Wednesday, April 26, 2006

Never Again

Sarah was not recovering from her ailment fast enough for my taste or for that of her doctor's. So, I got to do something yesterday from which I may never fully recuperate. I had the nightmarish experience of holding Sarita while she had blood drawn. OH! MY! GOD!

I knew it was going to be bad when we entered the lab and the technicians, after seeing that I had a kid in my hands, all scattered to various corners of the room and refused to make eye contact. A youngish girl, who wasn't fast enough to hide, was the only one left standing near the blood drawing equipment. She reluctantly took the lab orders from the receptionist and looked at us with serious dread.

She had me sit in a giant blue vinyl chair with Sarah in my lap. Then, she looked at Sarah and said, "OK, little girl. Don't move around a lot. I don't want to have to poke you more than once. So, stay still." Inside I was screaming, lady, she's not even two! Do you think she understands what you just said? Can you be any more reassuring? But, I wanted to remain calm for Sarah's sake, so I didn't say anything.

Then, the poking began. First the left arm which Sarah took remarkably well. But, after only a few teaspoons, the blood stopped flowing. Oh, no. Please vein give up some blood, I prayed. More blood. Don't stop now. FLOW, DAMN IT! FLOW! Then, this little technician, a bit panicked, started milking the vein. This is when Sarah unhinged. She started screaming, "I GO NIGHT NIGHT! I GO NIGHT NIGHT!" The tech chick finally gave up on that vein, pulled out the needle, and announced that she was going to have to go into the other arm. I can't tell you how upset I was at this point. I wanted to hurt this little technician and hurt her bad, but I figured that watching me stab a tongue depressor into this girl's "eyes ball" wouldn't really help calm Sarah much. So, I kept my cool.

The poking of the next arm was even worse. The girl couldn't find a vein and started jabbing the needle in and out of Sarah's arm randomly. My tongue resembled confetti at this point. Sarah was still screaming "I GO NIGHT NIGHT! I GO NIGHT NIGHT! MAMA HOLD ME! I GO NIGHT NIGHT!" An eternity later, this girl whose jugular was now locked in my radar finally drew some blood and the ordeal was ended.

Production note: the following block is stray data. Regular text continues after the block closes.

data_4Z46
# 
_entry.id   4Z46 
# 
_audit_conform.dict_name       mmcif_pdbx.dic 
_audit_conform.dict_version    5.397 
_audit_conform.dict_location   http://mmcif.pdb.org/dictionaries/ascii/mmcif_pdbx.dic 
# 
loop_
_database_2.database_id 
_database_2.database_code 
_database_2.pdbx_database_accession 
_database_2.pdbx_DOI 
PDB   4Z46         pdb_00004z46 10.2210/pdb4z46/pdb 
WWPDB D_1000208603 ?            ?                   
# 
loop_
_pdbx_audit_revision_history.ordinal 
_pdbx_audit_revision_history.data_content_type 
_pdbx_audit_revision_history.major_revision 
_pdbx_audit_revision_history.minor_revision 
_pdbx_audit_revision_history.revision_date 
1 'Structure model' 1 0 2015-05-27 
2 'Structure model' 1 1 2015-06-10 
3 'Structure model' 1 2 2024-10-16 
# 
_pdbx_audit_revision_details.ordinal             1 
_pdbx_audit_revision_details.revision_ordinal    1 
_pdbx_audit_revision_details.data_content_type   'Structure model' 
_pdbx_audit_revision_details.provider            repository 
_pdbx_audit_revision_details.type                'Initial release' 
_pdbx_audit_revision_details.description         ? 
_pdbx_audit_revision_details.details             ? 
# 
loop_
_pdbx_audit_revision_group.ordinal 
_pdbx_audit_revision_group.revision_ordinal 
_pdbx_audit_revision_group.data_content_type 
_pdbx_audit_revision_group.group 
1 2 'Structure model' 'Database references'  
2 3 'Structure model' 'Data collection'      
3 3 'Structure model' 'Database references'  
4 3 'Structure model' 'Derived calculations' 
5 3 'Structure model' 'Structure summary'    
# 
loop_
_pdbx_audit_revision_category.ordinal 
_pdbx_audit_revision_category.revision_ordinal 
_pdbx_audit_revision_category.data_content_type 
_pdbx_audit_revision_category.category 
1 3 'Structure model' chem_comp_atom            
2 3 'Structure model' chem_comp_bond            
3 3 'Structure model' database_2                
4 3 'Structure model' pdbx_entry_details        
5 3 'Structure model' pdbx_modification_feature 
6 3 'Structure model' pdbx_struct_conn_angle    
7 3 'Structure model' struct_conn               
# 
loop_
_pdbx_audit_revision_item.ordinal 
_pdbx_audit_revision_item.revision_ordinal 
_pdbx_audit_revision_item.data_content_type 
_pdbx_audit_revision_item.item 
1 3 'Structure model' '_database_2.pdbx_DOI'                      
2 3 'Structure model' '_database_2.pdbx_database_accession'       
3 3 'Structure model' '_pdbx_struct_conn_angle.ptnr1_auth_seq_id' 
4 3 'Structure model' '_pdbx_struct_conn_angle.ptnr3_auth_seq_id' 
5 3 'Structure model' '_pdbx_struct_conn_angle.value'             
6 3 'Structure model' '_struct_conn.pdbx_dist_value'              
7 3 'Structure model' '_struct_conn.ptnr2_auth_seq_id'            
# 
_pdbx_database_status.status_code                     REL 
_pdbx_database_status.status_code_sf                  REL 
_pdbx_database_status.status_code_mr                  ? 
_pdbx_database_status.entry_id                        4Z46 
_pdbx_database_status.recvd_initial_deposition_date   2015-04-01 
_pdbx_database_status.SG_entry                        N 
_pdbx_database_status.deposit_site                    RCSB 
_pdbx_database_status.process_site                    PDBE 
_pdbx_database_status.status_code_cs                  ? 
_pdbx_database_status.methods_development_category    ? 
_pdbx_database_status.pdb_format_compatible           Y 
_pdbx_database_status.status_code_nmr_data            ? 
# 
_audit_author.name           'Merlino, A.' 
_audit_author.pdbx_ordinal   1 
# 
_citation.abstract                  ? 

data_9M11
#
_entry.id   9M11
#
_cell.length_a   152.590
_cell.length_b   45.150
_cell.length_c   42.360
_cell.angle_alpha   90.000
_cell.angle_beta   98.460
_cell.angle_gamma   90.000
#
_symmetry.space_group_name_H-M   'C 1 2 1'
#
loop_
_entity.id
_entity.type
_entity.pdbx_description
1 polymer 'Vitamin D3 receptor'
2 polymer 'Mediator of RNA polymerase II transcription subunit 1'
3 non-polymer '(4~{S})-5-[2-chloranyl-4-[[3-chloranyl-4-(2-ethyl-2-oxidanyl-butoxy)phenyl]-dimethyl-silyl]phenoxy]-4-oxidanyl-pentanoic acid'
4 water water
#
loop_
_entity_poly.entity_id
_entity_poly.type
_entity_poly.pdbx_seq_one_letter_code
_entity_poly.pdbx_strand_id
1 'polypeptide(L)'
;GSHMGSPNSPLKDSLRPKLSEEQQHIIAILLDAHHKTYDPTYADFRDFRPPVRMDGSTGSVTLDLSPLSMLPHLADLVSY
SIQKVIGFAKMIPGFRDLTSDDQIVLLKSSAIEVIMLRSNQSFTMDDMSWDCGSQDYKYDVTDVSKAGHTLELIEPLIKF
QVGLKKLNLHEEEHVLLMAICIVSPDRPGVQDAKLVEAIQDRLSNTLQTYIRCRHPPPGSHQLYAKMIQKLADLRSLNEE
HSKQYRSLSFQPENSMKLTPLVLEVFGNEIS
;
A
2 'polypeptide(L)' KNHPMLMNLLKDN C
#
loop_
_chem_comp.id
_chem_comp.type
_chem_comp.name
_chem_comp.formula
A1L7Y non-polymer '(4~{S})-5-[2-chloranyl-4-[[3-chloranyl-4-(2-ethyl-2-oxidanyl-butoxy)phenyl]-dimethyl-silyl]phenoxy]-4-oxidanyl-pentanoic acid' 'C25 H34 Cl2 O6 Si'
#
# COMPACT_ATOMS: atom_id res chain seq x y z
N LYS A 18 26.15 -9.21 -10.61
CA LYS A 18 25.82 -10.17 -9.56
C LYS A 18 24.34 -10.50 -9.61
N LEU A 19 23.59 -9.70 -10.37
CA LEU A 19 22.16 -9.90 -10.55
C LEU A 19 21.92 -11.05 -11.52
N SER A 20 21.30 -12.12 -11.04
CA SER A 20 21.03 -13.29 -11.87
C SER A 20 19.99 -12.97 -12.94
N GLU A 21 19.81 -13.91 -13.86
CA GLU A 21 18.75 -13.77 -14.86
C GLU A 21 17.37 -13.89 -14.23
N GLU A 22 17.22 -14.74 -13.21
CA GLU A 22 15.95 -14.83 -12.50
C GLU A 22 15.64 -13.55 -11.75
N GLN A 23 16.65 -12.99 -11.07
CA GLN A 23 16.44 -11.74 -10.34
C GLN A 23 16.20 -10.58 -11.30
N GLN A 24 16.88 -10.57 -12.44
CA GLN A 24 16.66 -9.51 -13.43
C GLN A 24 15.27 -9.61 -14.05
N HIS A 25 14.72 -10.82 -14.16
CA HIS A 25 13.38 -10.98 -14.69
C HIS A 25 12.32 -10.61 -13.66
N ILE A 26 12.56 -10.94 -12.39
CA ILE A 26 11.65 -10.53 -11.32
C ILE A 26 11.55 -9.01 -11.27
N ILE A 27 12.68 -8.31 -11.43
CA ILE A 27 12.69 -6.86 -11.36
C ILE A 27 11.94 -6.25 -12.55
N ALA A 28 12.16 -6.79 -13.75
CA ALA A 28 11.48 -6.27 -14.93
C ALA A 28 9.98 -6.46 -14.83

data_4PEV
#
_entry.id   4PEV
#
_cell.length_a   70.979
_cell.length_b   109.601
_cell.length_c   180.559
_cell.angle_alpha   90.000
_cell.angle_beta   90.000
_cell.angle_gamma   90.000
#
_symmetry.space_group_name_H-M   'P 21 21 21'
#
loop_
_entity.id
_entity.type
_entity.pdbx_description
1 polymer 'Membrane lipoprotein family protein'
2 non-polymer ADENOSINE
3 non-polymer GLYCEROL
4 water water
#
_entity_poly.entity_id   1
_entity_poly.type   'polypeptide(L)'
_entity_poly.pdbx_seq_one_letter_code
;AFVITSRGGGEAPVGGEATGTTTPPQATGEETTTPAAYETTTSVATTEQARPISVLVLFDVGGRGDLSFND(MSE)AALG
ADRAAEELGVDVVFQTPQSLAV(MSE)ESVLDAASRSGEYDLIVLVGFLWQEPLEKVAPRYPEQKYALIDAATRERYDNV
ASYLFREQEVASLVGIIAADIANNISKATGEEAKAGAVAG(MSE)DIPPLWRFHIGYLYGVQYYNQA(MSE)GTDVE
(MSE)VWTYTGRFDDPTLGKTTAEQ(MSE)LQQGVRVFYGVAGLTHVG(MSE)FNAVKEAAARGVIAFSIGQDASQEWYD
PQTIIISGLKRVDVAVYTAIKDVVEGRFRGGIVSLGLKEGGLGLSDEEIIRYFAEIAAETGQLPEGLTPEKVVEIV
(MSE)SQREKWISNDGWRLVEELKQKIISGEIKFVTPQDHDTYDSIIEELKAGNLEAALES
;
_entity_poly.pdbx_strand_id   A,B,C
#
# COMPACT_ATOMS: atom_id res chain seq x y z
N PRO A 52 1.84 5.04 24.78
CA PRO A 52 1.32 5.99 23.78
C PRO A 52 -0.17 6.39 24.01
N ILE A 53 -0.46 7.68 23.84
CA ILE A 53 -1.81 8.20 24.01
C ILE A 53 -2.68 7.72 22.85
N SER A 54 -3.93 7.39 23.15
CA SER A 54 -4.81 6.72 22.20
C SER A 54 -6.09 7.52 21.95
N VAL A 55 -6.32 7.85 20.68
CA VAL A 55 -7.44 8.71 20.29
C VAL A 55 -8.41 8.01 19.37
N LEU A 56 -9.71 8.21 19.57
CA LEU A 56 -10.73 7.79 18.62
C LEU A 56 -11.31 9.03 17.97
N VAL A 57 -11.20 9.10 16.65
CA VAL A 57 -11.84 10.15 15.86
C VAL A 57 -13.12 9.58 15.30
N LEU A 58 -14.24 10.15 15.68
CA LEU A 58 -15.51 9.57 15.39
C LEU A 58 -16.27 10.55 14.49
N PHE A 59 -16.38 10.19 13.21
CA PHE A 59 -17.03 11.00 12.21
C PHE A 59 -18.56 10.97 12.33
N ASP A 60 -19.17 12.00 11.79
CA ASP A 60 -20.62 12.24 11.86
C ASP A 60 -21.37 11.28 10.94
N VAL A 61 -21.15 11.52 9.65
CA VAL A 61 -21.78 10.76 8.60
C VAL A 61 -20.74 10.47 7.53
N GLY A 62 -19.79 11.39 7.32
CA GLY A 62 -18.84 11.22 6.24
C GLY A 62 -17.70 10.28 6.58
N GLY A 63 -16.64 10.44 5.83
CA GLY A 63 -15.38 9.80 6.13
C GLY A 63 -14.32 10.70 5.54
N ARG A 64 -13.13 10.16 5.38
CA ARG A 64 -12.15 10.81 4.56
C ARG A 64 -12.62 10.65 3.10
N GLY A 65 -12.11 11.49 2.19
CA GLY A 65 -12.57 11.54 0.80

I scooped up my screaming baby, carried her through a group of wide-eyed folks in the waiting room, went out to my car, put Sarah in her car seat, got into the driver's seat and cried all the way home. Not a good day.

The good news is that all of that poking led to test results which show that Sarah is probably just fighting off some nasty flu virus. She's been happy and looking millions of times better today. I'm still thinking of calling up for some valium.


At 5:46 PM, Anonymous Anonymous said...

Not a good day? So sorry. Hugs to
you and Sarah. Roy had to do a
CBC (complete blood count) not to
long ago. This is excruciating for mothers to watch. Then we had to do a second one (CBC) to make sure things had returned to normal.
The six year old was way braver than I. I can't imagine holding a
less than 2 yr. old. Don't you hate it you leave for a few days and it all falls apart. Loose the
guilt. She was sick before you left. Get some rest and recover soon. REJ

At 7:33 AM, Blogger NCD said...

I am so sorry.

If you want some info from a 'pro' at bloods...


I can smell the new girl now, and I refuse. Ask for the most experienced nurse, every time, and make sure she can understand that this is a scary time (for all of us).

At my most recent clinic (that I am leaving) I have lapped all the nurses and now there is only 1 experienced woman left.

When I was in for the blood clot and needed bloods every few hours, you should have seen the stink I would put up to get the nurses who are gentle.

You are the mommy, don't worry you can defend your kid from whoever you want!!

At 12:28 PM, Anonymous Anonymous said...

ok julianne we need to talk. did only one tech come to stick? did no other tech come in the room to hold sarah's arm? i can't believe that. what you just described is something i do about 10 times on an average day. it takes two techs and the mother to stick a child. and we NEVER move the direction of the needle while it is in the arm! usually i am in the back working up the blood, but when there is a child i go up front and hold for the phlebotomist. just remember, you have the right to request another tech, or the right to refuse the stick altogether. and then you let the doctor do it. next time you tell them your cousin is an MLT and she told you what to do! poor sarah. did she at least get a sticker, a toy, a colorful band-aid? love, carrie

At 8:56 PM, Anonymous Anonymous said...

Tel Sarita her Uncle and her Grandpa are gentler with cows and horses than that nasty tech. we will send her a band aid for her ouch. Give her lots of hugs and kisses. This brought back many memories of Cody when he was a baby. Matthew

At 9:56 PM, Blogger J Fife said...

REJ - No guilt. It was just bad seeing Sarita in pain. I would have gladly taken a needle or two for her.

N - "Pro at Bloods" is probably the least enviable title ever. I'm so sorry. Thanks for all the tips. If I (God forbid) ever have to do this again, I'll be sure to contact you.

Carrie - There was a woman who held Sarah's arms down. I got to hold her body. Really, Sarah hardly resisted. She just screamed. In the end, she got some Bugs Bunny band-aids which she was fascinated by.

Matt - I don't know how you handled all of the procedures with Cody. Ohhh.. Tough. Thanks for all of the good thoughts.


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